As a writer attempting to communicate his ideas with the world, I often find myself wondering how my message is received. I tend to view this exchange of information from a teacher/ student dynamic. I just so happen to have information that you don’t, and I am more than happy to share it with you. Today, we’re going to look at a different dynamic, the introvert versus the extrovert.
In her book, Quiet: The Power of Introverts in a World That Can’t Stop Talking, author Susan Cain explains that one of the main differences between introverts and extroverts is that introverts tend to opt for environments with less stimulation. A benefit of being introverted is that introverts are more likely to create an environment for themselves that allows them to perform something called deliberate practice.
Another difference between the two is that extroverts tend to be lead by materialistic and hedonistic drives. Introverts are more likely to learn for learning’s sake. We can sometimes see this difference in the way we work out.
A lot of us are goal oriented. And that’s not a bad thing, do not misunderstand. But, it can also benefit us to be internally driven during our workouts as well. It doesn’t always have to be about the weight on the bar or that we smashed a certain exercise. It can just be about the process of understanding our bodies better.
The introvert might set up a workout that is designed to learn how to squat better. Not to squat a certain amount of weight a certain amount of times.
The introvert in this situation has set up an environment for his or herself to perform deliberate practice. The external parameters do not concern them. The workout gravitates toward what they feel needs the most work.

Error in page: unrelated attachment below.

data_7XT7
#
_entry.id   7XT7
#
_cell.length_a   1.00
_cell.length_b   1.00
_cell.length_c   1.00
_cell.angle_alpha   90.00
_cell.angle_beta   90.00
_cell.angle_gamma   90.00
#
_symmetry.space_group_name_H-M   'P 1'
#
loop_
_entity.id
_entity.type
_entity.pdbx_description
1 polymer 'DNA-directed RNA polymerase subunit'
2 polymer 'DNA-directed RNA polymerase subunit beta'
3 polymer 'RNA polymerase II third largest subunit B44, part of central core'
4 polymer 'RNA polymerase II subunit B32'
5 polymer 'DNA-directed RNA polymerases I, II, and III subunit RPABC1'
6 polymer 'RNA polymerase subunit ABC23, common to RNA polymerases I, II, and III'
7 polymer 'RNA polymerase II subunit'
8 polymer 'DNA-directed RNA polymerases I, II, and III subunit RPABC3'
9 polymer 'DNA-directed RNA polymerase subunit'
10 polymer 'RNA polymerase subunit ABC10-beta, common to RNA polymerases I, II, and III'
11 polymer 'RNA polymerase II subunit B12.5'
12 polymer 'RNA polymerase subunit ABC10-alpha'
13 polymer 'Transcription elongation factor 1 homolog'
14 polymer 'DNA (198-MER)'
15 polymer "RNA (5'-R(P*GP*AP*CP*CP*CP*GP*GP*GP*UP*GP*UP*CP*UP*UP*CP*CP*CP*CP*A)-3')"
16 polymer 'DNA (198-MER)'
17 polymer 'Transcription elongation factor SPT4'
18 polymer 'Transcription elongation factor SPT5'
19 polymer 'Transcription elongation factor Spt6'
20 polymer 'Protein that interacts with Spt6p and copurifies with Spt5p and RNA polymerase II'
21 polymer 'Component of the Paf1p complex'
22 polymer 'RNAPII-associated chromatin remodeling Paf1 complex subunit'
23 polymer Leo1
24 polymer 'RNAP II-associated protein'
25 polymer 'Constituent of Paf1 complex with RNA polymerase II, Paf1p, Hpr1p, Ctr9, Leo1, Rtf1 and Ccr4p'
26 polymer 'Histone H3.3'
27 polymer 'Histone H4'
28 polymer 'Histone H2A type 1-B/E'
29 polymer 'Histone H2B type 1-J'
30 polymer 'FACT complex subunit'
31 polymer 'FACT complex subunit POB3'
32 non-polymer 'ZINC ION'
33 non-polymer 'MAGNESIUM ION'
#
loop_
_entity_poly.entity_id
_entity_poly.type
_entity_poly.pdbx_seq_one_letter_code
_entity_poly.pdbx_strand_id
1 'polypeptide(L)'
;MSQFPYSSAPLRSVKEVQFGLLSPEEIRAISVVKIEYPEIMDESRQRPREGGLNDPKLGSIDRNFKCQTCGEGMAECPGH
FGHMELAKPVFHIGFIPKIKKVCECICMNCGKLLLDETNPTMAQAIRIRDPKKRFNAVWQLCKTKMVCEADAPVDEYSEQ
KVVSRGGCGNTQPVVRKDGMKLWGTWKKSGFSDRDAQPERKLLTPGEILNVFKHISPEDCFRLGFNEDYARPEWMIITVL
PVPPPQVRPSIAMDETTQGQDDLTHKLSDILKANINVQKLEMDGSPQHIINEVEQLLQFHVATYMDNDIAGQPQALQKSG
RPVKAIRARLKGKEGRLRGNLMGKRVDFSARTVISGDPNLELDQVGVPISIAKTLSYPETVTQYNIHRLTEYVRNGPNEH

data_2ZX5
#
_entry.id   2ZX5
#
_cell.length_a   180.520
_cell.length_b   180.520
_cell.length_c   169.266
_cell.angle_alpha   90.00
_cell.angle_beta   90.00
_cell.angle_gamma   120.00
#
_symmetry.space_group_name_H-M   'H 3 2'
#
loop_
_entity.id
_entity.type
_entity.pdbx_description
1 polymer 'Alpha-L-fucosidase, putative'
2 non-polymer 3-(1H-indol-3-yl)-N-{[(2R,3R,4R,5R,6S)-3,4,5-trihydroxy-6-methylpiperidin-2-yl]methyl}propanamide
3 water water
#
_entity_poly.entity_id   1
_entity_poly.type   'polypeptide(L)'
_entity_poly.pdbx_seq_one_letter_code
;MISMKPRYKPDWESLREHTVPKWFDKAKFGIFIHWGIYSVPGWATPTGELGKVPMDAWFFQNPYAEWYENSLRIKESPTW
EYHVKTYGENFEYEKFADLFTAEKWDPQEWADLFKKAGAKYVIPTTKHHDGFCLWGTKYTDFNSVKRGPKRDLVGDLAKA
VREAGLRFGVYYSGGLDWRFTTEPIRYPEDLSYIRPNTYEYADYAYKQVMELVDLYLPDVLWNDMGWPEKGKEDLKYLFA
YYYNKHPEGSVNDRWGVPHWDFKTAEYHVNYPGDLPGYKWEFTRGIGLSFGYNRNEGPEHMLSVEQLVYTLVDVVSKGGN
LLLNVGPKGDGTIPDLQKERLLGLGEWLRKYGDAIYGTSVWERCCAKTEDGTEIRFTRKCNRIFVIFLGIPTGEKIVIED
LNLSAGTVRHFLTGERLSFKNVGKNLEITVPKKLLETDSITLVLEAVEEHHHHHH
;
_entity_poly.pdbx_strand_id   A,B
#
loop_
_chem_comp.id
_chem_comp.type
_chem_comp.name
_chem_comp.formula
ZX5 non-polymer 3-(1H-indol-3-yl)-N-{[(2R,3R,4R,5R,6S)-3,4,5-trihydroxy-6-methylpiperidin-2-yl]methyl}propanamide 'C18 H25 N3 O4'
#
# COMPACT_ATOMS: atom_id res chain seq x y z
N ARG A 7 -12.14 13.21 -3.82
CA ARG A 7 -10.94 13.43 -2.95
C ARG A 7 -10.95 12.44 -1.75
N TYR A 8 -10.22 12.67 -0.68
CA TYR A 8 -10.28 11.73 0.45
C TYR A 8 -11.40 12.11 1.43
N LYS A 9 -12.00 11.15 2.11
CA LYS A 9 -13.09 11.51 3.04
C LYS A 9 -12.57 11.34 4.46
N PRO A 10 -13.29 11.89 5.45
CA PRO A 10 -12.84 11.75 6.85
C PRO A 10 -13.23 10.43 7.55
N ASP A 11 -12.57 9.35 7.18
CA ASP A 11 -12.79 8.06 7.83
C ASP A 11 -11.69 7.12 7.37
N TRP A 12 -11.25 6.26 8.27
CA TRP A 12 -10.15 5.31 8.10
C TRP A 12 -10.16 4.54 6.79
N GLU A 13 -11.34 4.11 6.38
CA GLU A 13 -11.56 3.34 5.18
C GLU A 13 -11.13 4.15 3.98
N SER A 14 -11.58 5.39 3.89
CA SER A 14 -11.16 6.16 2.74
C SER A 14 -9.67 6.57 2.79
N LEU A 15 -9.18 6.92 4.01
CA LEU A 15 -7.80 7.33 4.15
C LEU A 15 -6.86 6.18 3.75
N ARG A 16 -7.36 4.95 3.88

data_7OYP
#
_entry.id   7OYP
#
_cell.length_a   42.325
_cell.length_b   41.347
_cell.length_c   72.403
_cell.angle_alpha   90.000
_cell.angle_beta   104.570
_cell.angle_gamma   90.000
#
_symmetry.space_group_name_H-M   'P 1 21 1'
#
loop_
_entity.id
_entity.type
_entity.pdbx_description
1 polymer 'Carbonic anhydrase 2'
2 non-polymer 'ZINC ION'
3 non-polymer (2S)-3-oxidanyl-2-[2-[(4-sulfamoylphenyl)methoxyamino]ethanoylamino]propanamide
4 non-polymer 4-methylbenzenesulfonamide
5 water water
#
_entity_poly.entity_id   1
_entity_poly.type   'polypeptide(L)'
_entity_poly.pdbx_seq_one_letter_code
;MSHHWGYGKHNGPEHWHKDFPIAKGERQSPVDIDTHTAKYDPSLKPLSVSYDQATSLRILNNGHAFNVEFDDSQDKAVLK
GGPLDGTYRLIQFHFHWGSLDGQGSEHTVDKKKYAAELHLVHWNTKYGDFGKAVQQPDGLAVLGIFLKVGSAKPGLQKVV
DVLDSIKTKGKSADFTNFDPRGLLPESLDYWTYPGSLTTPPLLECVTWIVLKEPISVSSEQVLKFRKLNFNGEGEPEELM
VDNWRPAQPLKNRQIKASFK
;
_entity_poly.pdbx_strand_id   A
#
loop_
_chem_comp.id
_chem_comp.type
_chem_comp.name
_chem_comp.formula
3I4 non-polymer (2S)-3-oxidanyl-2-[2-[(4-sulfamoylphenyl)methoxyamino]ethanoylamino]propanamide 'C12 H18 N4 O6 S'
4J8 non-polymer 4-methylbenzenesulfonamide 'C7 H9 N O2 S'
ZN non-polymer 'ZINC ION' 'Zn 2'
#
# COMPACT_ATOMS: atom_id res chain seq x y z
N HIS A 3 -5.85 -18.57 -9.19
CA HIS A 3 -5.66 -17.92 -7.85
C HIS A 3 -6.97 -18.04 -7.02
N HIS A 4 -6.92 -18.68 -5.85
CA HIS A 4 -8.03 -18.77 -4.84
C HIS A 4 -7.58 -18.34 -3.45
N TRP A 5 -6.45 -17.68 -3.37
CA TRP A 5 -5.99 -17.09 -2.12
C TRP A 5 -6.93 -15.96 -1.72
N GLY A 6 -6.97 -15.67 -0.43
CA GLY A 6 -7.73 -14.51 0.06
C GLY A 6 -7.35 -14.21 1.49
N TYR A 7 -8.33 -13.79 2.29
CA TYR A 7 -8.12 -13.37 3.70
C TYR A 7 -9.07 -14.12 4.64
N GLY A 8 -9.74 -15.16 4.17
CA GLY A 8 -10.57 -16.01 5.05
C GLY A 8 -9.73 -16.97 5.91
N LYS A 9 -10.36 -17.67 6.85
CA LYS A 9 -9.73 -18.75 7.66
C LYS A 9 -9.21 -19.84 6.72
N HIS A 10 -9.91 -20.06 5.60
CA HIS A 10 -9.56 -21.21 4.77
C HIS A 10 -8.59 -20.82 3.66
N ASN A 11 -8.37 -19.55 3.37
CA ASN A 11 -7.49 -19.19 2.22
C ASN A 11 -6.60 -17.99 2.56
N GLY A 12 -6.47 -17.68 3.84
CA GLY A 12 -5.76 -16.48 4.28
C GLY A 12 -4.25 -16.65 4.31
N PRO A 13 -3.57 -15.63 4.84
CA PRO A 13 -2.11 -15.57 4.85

“Persistence isn’t very glamorous. If genius is one percent inspiration and ninety-nine percent perspiration, then as a culture we tend to lionize the one percent. We love its flash and dazzle. But great power lies in the other ninety-nine percent.”
It should be said that all this doesn’t mean introverts are better or that extroverts do not have an inner desire to understand the world better. These are just temperaments that people have.
Introverts are highly sensitive to stimulus. This sensitivity makes it easier for them to do a workout designed around feeling small deviations in the movements of their bodies. Someone with an extroverted temperament might pay more attention to how much grueling work they accomplished. It may be harder for them to feel the small adjustments needed to make their squat better.
Of course, the factors I listed are all skills that can be learned. They are just more accessible to you depending on whether you are introverted or extroverted. Extroverts can learn to tune their inner beings, and introverts can learn to act like extroverts.
The first step is to recognize which end of the spectrum you fall. Take Susan Cain’s Introvert Test.
For more on introverts, watch Susan’s TedTalk.
P.S. If you are looking for something a little different and more regular, I started a daily blog for random ideas and musings.
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